The cultural and disciplinary issues in many areas of the organisation was a shocking surprise, notably because our GDPR implementation required a higher level of transparency and accountability towards the entire management team and the customer base. We can however now see the benefits, both organisational and behavioural, as we look forward to delivering greater benefits, control, and structure in our data and IT activities. At the same time we will be able to provide the data subject with greater empowerment over their personal data.
Organizations are accountable on how to handle personal data
Apparently, GDPR is so vital that even Her Majesty the Queen focused her attention on it in her 2017 speech. The UK government despite Brexit, is committed to legislating and incorporating the GDPR into UK law.
These and other significant moves provide global businesses with the assurance that due to globalisation, the corporate intention to meet the GDPR obligations shows no signs of slowing down, on the contrary.
Our company was so fortunate that we started the implementation several months ago. What it has given us the opportunity to design and streamline data handling across the organisation. Our focus on data transfers and the binding corporate rules have made it easier to share data safely, and at the same time, we have introduced more stringent data protection regulation in the entire organisation to suit an increasingly digital age.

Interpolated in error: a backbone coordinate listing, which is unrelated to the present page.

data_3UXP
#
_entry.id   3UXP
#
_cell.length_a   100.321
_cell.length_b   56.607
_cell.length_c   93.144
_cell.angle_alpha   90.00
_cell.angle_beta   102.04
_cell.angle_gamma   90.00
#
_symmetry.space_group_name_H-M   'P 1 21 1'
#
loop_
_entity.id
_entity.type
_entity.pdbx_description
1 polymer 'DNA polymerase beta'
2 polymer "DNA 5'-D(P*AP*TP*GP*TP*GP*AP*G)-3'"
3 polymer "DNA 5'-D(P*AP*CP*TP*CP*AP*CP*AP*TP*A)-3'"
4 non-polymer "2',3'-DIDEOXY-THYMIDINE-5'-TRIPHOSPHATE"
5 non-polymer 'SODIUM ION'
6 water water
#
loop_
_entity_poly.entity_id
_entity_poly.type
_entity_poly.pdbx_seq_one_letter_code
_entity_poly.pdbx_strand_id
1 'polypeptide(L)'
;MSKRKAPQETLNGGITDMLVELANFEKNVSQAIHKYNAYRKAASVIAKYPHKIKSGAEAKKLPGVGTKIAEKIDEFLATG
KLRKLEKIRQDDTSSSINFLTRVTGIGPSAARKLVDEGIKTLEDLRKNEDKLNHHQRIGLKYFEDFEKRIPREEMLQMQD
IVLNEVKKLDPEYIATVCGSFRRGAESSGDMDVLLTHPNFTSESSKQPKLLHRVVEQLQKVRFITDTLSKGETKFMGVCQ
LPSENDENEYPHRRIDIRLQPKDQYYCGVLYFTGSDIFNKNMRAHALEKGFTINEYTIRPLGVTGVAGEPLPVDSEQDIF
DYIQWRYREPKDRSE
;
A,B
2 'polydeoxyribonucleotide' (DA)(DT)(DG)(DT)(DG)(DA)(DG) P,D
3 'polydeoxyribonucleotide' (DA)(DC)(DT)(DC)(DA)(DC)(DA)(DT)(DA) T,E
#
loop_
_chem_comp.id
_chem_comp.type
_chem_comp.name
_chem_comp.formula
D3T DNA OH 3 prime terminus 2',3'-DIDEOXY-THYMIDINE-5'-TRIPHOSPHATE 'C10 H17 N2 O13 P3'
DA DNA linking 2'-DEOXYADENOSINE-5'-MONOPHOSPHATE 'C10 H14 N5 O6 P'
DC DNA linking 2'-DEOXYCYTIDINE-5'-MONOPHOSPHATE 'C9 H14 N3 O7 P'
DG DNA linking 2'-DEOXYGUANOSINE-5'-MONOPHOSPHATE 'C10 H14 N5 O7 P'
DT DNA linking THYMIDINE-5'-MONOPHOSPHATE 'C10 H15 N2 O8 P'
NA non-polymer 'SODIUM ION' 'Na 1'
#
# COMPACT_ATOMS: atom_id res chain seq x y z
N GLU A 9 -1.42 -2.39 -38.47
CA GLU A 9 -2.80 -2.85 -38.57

I understand that other companies have not been that fortunate to get a head start in the GDPR implementation, and to them I say that it is best to consider GDPR implementation as a journey. Some of my colleagues are distressed that importance or relevance do not design their user data. To them, I also reiterate the need for a paradigm shift in the GDPR implementation project plan that embraces the realities of the digital age that will affect all aspects of our corporate lives on cyber and IT security.
The EUGDPR Institute has several three-day DPO seminars planned that well could provide you with the guidance you need to stray your GDPR journey in a structured and integrated way.
I will continue the reflections in the next two blogs here on LinkedIn next week
Reflections of a GDPR Data Protection Officer (Part II of III)